The mainland entry point to the Golden Isles, Brunswick directly overlooks the saltwater marshes and the Atlantic ocean. Historic Downtown Brunswick was originally laid out by General James Oglethorpe over 240 years ago, and features magnificent Victorian architecture and colonial buildings preserved and restored with pride. You'll find the Old Town has plenty to offer visitors and locals alike, with lively shops, galleries, restaurants, and theaters that provide a truly unique experience day or night. Don't miss the infamous Ritz Theatre, built in 1899, and the Hofwyl-Broadfield Plantation, which dates to the early 1800s. You'll want to be sure to try our world-famous Brunswick Stew while you're in town, or if you're looking to take a little Brunswick hospitality home with you, we've shared our exclusive Brunswick Stew recipe here on our site for you to enjoy.
The Port of Brunswick is one of the busiest ports on the Atlantic Coast, and is the 6th busiest automobile port in the United States. Leading auto manufacturers including Jaguar, Land Rover, Porsche, Mercedes, Mitsubishi and Volvo import their vehicles through the Port of Brunswick. Other imported items include wood pulp and paper products, heavy machinery, and more.
Brunswick's Shrimping and Seafood Industry is the heart of Georgia's shrimping industry, and was once known as "The Shrimp Capital of the World." Wild Georgia shrimp are plentiful in the local coastal marshes and estuaries, and are renowned for their large size and delicious taste, making them a favorite with local chefs as well as restaurants around the globe. The Georgia Shrimp Association is a non-profit organization that works to promote the area's trademark shrimp.
College of Coastal Georgia is a state college of the University System of Georgia. Located in Brunswick, the college recently expanded to a four-year program and offers a wide variety of academic and athletic programs. The college is expected to include more than 6,000 students by 2020.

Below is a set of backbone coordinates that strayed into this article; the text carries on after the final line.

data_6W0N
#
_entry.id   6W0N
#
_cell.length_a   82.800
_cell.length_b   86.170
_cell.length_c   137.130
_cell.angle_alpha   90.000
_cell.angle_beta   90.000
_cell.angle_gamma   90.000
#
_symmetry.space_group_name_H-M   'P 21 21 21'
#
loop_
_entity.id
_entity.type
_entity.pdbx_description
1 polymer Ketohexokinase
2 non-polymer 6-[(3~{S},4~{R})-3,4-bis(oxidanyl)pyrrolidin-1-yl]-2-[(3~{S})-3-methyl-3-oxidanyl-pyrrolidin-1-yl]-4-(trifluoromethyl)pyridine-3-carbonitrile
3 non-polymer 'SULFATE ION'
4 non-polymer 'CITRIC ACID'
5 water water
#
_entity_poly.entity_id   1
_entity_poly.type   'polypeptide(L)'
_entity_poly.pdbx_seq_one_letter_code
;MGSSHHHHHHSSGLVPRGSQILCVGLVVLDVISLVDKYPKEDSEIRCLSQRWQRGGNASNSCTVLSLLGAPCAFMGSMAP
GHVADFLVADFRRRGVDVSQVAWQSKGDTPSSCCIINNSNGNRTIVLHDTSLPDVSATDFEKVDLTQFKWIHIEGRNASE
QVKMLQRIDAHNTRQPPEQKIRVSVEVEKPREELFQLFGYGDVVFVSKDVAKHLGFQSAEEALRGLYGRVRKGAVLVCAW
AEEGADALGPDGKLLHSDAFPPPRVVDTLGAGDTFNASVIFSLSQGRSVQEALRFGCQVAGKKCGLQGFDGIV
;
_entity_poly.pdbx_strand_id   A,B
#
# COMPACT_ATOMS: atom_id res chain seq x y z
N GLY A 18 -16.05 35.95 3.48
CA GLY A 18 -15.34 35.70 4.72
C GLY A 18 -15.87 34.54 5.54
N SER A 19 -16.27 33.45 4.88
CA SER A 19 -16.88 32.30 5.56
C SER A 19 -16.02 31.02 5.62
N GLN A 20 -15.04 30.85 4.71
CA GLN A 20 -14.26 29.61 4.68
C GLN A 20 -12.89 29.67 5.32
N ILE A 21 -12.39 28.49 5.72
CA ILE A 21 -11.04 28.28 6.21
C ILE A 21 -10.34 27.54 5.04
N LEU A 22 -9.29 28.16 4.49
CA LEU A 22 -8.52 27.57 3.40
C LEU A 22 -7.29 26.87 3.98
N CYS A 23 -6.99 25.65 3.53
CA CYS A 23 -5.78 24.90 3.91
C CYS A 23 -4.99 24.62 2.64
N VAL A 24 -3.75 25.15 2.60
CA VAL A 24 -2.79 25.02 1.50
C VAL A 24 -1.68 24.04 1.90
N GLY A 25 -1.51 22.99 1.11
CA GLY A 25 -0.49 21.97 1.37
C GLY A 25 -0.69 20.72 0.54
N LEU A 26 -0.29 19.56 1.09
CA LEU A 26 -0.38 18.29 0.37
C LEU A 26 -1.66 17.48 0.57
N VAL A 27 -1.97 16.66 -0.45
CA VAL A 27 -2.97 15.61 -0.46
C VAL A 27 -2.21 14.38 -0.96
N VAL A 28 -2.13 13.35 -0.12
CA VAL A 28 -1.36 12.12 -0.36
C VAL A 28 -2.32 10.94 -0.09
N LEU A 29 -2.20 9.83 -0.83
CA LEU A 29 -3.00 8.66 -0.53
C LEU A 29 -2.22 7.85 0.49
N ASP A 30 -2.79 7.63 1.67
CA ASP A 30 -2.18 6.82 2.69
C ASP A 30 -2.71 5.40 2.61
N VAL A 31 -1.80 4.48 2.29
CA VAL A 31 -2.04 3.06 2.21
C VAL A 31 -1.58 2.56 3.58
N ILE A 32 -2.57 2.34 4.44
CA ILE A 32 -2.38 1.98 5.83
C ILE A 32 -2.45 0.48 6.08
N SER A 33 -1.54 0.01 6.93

Home of Brunswick Stew, the world-famous delightful soup made from local seafood and fresh ingredients. The Brunswick Stewbilee celebrates this favorite every October, featuring a Brunswick Stew cook-off where the culinary skills and secret recipes of dozens of amateur and professional chefs compete for the coveted title of "Brunswick Stewmaster." Click here for our Famous Brunswick Stew recipe.
Originally built in 1889, Old City Hall completed its full restoration in 2004. This historic building is open to the public and serves as a part-time city courthouse and a venue for wedding receptions, class reunions, and family gatherings.
A wonderful place to watch the sunset across the river, featuring a memorial to Liberty Ships constructed during World War II. Also features public performances on its outdoor staged pavillion.
Brunswick, GA 31520
Located at the west end of downtown, Newcastle Street serves as the primary shopping and dining area in Historic Downtown Brunswick. Featuring many old buildings and historic architecture, including Old City Hall and the Ritz Theatre.
Historic Site Hours:
Wednesday-Sunday / 9am-5pm